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It's neighbor vs. neighbor in Brookhaven Town Board race

Brookhaven town board member Valerie Cartright, Democrat, who

Brookhaven town board member Valerie Cartright, Democrat, who is up for re-election (left), and Tracy Kosciuk who is running as Republican candidate for Brookhaven town board. Credit: Richard T. Slattery / James Escher

The battle lines for this year’s race for Brookhaven’s first district town board seat start at Hancock Street in Port Jefferson Station.

That’s because three-term incumbent Democrat Valerie Cartright, who lives on that street, is facing a challenge in November from her neighbor, newly minted Republican Tracy Kosciuk, who lives next door.

Kosciuk, 50, a nurse and president of the 343-member bargaining unit of the New York State Nurses Association at St. Charles Hospital in Port Jefferson, is making her first run for public office. Kosciuk, who has lived in her home for 25 years, says there is no personal animosity between herself and Cartright, saying they have a “wave hello, goodbye” type of relationship.

Cartright, 43, says she and Kosciuk have had “ongoing interactions” since she moved in 2006 and there are no “actual or perceived differences” relevant in the race. She only became aware Kosciuk would run about a month ago, but the town board’s lone Democrat said, “I plan to run the same kind of campaign I’ve done in the past, which is respectful, clean, above board and focusing on . . . town issues.”

Kosciuk says Cartright has not been proactive enough in dealing with issues in their own neighborhood, which has three properties that have become eyesores. “We have an increase in zombie homes, illegal rentals and squatters living in the neighborhood and nothing is being done to resolve it,” she said.

Cartright, a lawyer, countered, “We have worked to address zombie homes across the district and I work with police and town inspectors and investigators to address these issues,” she said, but added often “there’s not an overnight fix.”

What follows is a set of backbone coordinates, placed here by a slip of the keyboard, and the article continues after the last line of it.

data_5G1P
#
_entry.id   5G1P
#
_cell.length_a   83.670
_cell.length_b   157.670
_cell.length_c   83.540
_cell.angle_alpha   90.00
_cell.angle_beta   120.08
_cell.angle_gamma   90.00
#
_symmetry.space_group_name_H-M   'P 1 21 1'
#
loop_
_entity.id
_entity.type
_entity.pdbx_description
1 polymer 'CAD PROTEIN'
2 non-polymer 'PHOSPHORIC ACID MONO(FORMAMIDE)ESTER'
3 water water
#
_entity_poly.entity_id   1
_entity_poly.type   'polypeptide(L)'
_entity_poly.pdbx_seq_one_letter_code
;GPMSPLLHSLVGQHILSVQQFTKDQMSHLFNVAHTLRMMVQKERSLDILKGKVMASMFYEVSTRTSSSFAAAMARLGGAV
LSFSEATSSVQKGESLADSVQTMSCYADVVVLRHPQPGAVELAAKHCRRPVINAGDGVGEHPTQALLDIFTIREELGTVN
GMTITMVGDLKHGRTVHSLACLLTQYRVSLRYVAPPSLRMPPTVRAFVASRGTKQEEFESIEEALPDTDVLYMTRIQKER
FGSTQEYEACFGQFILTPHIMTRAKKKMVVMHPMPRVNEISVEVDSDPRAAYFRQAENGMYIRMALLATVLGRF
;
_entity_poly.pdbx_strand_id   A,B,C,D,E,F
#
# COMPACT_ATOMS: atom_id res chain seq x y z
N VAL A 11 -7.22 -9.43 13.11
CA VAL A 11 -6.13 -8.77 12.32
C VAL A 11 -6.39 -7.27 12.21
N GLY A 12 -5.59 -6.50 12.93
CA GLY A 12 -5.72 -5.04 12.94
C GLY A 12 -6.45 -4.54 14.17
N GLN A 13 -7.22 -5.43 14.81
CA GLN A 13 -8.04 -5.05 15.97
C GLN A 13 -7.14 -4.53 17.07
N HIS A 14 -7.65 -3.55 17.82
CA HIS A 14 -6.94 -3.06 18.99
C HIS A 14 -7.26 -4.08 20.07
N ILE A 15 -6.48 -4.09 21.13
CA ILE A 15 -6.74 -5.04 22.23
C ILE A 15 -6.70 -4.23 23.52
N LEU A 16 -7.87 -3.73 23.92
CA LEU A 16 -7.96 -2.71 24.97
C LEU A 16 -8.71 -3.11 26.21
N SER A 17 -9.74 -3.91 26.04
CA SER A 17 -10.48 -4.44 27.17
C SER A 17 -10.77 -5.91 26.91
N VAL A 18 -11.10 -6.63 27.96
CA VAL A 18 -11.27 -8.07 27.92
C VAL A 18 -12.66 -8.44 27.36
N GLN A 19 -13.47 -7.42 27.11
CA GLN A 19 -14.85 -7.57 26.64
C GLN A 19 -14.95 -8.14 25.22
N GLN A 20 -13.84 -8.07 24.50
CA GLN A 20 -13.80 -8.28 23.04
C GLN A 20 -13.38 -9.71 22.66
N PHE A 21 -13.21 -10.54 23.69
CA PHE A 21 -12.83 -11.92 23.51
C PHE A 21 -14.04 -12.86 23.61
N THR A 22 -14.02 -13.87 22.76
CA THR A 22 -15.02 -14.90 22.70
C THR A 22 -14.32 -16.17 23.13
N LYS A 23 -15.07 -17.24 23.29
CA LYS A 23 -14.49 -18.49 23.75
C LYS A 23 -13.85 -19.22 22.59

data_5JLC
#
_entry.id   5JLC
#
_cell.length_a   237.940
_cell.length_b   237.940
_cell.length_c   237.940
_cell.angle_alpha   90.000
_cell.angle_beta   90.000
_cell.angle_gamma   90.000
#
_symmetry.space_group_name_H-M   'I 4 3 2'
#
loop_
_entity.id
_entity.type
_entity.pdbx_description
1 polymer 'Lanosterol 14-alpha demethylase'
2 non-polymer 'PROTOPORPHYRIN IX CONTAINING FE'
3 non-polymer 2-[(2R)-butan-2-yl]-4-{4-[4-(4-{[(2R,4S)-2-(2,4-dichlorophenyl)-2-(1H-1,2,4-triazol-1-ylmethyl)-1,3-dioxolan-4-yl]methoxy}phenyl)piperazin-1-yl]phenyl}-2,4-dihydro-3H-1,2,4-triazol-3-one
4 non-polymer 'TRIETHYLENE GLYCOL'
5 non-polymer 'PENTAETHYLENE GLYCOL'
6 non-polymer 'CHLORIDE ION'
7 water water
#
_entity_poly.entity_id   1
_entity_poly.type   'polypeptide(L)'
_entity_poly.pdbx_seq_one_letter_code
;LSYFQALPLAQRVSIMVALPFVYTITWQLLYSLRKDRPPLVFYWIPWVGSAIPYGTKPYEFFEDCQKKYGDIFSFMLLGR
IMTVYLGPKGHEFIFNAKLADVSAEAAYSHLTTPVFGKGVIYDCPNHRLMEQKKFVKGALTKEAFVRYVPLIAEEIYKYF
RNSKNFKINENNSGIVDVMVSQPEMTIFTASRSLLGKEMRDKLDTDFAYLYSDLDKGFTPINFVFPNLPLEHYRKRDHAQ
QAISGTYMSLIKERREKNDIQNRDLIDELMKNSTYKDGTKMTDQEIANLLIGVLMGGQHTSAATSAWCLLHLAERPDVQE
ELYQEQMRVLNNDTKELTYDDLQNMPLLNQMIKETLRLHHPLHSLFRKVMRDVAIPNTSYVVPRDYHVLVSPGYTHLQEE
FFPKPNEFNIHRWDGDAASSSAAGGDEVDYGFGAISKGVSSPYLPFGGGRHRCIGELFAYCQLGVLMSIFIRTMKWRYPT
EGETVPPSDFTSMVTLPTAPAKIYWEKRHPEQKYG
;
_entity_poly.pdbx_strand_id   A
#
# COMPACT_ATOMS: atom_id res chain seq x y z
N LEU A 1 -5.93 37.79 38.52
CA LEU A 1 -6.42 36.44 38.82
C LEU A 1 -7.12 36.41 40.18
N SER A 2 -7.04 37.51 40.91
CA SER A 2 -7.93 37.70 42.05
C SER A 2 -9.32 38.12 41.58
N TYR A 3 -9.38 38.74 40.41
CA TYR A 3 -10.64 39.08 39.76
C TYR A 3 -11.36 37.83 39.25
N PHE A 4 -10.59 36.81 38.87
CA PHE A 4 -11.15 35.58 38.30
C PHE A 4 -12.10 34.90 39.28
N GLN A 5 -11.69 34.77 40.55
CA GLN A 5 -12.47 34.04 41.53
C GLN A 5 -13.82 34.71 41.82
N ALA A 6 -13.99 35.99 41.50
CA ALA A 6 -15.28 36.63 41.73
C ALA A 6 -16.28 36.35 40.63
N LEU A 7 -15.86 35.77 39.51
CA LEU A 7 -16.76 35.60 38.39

She also said she had formed a quality of life task force including police, officials and civic leaders and either she or an aide attended every local civic meeting since she took office. “I live in the community and work hard to make sure it gets better every day,” she said.

Kosciuk, who was a Democrat until last year and worked party phone banks with her mother growing up, said she would make stronger efforts to advocate for the district. “I want to reach out, help people and make a difference . . . by getting a resolution to problems,” she said.

The first district, which takes in the town’s northwest corner, has been a Democratic stronghold since the council district system began in 2003. Voter registration favors Democrats 19,089 to 16,399 for Republicans while Conservative have 1,039 and 14,622 are unaligned to any party. Cartright, the town’s first African-American town board member, won narrowly in 2013 by 460 votes, but more easily in 2015 by 55.6 percent and in 2017 by 60.4 percent.

Jesse Garcia, Brookhaven GOP chairman, conceded Kosciuk has an uphill fight, but said she had shown civic appeal, had influence as head of a local union and would be a running mate of highly popular Town Supervisor Ed Romaine. “We’ll be the underdog until Tracy raises her hand to take office, but she’s a fighter with a proven record of grassroots advocacy,” he said

Richard Schaffer, Suffolk Democratic chairman, said Cartright would prevail because Kosciuk “isn’t a known name . . . and it seems Republicans couldn’t find anyone else. It’s not surprising because of the work Valerie does.” But, he added, “It looks like it will make for an interesting block party this summer.”

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